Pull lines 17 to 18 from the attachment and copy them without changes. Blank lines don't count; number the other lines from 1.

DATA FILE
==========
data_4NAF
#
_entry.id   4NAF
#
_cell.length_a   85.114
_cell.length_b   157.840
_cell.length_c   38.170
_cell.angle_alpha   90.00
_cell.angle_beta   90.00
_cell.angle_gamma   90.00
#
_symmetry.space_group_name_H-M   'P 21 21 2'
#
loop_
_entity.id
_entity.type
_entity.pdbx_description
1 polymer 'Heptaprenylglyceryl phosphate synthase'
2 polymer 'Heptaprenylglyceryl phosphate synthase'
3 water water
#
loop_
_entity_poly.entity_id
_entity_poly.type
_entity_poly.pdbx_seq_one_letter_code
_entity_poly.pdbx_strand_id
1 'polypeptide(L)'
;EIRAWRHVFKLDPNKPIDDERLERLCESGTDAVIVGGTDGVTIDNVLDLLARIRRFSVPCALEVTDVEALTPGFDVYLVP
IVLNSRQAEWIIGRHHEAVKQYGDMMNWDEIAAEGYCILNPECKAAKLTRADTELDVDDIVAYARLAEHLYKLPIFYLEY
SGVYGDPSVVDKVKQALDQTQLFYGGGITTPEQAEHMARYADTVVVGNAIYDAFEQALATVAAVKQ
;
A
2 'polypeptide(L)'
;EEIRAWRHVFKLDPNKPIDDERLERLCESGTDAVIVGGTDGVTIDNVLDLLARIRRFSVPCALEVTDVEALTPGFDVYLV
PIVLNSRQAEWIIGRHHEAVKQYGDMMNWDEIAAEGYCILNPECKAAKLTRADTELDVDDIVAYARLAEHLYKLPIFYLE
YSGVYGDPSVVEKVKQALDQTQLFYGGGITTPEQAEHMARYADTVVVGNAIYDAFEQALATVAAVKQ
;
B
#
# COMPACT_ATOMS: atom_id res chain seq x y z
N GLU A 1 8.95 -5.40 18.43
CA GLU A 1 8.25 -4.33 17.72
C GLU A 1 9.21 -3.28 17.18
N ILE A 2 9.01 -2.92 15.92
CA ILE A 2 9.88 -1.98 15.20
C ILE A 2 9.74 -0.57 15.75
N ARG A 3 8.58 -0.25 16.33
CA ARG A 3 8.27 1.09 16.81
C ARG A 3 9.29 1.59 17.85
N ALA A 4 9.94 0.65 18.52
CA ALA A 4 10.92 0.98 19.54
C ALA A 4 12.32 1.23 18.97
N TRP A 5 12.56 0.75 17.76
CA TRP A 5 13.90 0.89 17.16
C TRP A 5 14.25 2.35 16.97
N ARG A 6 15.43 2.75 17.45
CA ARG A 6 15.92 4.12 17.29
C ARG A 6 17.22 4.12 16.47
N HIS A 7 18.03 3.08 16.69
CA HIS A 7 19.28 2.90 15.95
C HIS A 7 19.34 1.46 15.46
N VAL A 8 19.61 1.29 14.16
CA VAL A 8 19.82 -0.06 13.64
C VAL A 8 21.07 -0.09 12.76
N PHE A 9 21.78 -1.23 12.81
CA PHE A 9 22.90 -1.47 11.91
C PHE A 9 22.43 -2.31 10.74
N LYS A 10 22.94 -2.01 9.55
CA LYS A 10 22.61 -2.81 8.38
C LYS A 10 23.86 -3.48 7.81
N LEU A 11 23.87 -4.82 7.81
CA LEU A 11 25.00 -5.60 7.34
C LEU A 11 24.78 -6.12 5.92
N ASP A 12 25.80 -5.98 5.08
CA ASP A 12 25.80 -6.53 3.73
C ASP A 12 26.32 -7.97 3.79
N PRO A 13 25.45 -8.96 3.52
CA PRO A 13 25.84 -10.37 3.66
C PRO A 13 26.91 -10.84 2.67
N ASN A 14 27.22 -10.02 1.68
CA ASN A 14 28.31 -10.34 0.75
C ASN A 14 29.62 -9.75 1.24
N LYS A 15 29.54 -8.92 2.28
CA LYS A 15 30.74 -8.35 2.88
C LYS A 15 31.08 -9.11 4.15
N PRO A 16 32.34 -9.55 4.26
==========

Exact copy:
_entity.pdbx_description
1 polymer 'Heptaprenylglyceryl phosphate synthase'